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Massachusetts Lawmakers Consider Limits On JRC Skin Shocks
By Dave Reynolds, Inclusion Daily Express
January 16, 2008

BOSTON, MASSACHUSETTS--Massachusetts lawmakers heard testimony Wednesday over a proposal that would not ban the use of aversive skin shocks at Judge Rotenberg Educational Center, but would limit their use.

According to the Boston Globe, the proposal was a compromise presented by advocates that oppose the use of the painful shocks to punish students at the privately run facility. The bill would prevent staff at JRC from zapping students for such things as swearing, getting out of their seats, or raising their hands too often in class. Instead, the measure would allow the two-second skin shocks only to prevent students from hurting themselves or others.

"We have left hundreds of children in our community vulnerable to what I consider barbaric treatment," said state Senator Brian Joyce. "For me, it is a human rights issue."

JRC is reportedly the only facility in the country that uses an electrical device to deliver a jolt, described as a pinch or bee sting, to youths with intellectual, psychiatric or behavioral disabilities. About 145 of the 240 students at the facility reportedly have behavior plans that call using the devices.

Critics have tried for years to shut the facility down, or at least to prevent it from using pain, discomfort, and food deprivation to change behavior. They point out that the electrical devices leave burns on the students' skin and that they can, and have been, misused.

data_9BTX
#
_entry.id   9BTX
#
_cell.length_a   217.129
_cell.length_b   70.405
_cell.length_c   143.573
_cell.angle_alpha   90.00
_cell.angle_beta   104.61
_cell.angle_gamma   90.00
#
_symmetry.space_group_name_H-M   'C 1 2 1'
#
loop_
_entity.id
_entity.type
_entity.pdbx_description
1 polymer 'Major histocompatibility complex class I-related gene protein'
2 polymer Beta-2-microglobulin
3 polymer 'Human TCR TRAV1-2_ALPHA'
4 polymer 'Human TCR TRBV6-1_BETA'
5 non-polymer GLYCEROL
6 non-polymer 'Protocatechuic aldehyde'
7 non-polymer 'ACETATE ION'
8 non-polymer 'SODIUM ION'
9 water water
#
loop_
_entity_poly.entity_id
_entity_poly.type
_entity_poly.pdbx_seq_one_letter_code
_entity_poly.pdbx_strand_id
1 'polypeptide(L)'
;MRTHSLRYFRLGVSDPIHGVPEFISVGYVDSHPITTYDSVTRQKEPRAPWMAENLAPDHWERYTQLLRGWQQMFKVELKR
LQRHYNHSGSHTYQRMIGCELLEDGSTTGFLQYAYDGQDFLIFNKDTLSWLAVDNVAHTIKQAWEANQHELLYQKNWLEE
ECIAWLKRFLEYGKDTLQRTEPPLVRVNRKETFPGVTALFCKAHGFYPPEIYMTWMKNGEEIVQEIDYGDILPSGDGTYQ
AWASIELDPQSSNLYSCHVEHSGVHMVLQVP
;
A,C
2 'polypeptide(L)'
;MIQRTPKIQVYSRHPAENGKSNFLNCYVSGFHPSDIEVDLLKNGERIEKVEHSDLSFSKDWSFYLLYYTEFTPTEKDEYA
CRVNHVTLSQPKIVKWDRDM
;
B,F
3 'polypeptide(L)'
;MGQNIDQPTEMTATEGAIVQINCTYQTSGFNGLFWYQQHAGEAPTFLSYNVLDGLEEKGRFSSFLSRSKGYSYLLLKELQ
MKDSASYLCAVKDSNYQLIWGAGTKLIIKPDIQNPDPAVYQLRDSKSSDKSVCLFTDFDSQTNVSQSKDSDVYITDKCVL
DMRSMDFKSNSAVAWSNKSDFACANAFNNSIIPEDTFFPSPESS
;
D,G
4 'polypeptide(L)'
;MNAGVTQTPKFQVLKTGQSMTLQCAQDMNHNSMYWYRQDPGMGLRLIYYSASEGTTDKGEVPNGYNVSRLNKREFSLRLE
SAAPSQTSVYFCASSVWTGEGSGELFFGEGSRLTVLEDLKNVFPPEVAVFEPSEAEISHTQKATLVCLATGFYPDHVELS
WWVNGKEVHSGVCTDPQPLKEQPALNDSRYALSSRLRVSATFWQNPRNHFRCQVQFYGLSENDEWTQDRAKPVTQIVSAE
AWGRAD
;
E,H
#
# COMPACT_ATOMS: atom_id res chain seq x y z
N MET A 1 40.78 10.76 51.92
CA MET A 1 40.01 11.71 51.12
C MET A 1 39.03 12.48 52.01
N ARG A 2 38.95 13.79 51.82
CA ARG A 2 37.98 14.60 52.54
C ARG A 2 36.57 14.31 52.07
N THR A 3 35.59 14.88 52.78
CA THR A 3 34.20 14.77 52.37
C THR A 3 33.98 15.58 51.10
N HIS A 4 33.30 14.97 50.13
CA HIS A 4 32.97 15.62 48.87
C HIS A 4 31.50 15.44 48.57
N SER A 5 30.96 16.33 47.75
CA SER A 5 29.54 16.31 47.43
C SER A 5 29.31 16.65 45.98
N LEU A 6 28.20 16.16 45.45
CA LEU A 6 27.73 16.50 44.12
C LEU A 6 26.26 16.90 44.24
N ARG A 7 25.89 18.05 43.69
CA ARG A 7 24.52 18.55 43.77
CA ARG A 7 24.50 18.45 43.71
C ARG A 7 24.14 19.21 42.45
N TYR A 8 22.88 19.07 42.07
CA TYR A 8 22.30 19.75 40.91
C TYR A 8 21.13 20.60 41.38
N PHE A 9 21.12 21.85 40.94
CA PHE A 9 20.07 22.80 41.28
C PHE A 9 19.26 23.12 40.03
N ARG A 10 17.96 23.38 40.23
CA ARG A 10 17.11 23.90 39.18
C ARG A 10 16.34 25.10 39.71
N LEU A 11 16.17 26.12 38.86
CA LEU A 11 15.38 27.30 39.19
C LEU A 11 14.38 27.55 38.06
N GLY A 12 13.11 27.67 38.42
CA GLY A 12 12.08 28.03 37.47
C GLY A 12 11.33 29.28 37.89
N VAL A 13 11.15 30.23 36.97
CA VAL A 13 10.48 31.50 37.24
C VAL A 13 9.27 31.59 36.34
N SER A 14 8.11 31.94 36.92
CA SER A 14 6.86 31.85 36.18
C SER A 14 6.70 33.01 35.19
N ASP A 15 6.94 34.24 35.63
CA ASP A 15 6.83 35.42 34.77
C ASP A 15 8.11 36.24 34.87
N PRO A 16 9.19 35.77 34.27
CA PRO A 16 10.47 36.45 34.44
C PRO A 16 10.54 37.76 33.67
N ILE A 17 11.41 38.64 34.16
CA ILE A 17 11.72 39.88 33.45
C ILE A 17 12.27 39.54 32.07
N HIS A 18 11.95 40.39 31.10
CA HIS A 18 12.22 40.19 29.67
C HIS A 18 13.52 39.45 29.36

Last month, state investigators released a report showing that one night last August staff members at a home operated by JRC followed instructions from a phone caller by pulling two teenagers out of their beds and delivering shocks 77 times to one and 29 times to another. One of those youths had been strapped to a 4-point board during the incident.

The staff later realized that the calls were part of a hoax. It turned out that the caller was a former resident who had run away from JRC and knew the residents and the layout of the building. He posed as an administrator, saying the teens were to be punished for behavior that allegedly took place during the dinner hour earlier that night.

Massachusetts lawmakers have failed twice in the past to close the facility. A number of states that used to send students to JRC no longer do so.

About a dozen parents of students at the facility testified alongside JRC founder and executive director Matthew Israel in support of allowing staff to continue shocking students for such things as failing to finish a task or, in the case of one student, bringing her hand near her head. Israel said that moving her hand near her head could be an antecedent, or starting behavior, that could lead to her pulling her hair out.

One of those testifying on behalf of Israel and JRC was Eddie Sanchez from the Bronx, New York. Sanchez's 31-year-old son, who has been diagnosed with autism and mental retardation, is a long-time resident of JRC. Sanchez's brother, Jeffrey, is a Massachusetts state Representative from Boston.

"Showdown over shock therapy" (Boston Globe)
"Judge Rotenberg Center -- Facility Uses Electric Shock To Change Behavior" (Inclusion Daily Express)

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